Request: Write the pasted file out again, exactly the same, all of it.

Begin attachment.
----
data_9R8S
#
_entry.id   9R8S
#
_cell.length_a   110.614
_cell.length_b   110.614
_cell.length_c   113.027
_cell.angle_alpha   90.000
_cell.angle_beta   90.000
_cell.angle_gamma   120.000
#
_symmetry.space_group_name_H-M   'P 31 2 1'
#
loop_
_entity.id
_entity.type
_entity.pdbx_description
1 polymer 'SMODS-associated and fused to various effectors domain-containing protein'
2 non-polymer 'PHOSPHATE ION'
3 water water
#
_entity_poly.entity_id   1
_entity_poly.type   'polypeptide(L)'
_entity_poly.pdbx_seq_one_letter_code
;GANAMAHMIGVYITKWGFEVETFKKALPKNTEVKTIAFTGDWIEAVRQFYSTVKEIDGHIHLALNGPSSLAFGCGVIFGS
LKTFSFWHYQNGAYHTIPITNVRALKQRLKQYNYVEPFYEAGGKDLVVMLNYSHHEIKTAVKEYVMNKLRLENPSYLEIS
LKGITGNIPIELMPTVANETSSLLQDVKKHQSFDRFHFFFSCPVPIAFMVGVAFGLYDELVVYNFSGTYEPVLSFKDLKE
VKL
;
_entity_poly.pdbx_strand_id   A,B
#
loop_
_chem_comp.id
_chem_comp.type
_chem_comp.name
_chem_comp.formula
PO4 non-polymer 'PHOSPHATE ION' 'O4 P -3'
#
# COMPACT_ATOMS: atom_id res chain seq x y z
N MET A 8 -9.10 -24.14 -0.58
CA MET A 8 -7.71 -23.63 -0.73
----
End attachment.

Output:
data_9R8S
#
_entry.id   9R8S
#
_cell.length_a   110.614
_cell.length_b   110.614
_cell.length_c   113.027
_cell.angle_alpha   90.000
_cell.angle_beta   90.000
_cell.angle_gamma   120.000
#
_symmetry.space_group_name_H-M   'P 31 2 1'
#
loop_
_entity.id
_entity.type
_entity.pdbx_description
1 polymer 'SMODS-associated and fused to various effectors domain-containing protein'
2 non-polymer 'PHOSPHATE ION'
3 water water
#
_entity_poly.entity_id   1
_entity_poly.type   'polypeptide(L)'
_entity_poly.pdbx_seq_one_letter_code
;GANAMAHMIGVYITKWGFEVETFKKALPKNTEVKTIAFTGDWIEAVRQFYSTVKEIDGHIHLALNGPSSLAFGCGVIFGS
LKTFSFWHYQNGAYHTIPITNVRALKQRLKQYNYVEPFYEAGGKDLVVMLNYSHHEIKTAVKEYVMNKLRLENPSYLEIS
LKGITGNIPIELMPTVANETSSLLQDVKKHQSFDRFHFFFSCPVPIAFMVGVAFGLYDELVVYNFSGTYEPVLSFKDLKE
VKL
;
_entity_poly.pdbx_strand_id   A,B
#
loop_
_chem_comp.id
_chem_comp.type
_chem_comp.name
_chem_comp.formula
PO4 non-polymer 'PHOSPHATE ION' 'O4 P -3'
#
# COMPACT_ATOMS: atom_id res chain seq x y z
N MET A 8 -9.10 -24.14 -0.58
CA MET A 8 -7.71 -23.63 -0.73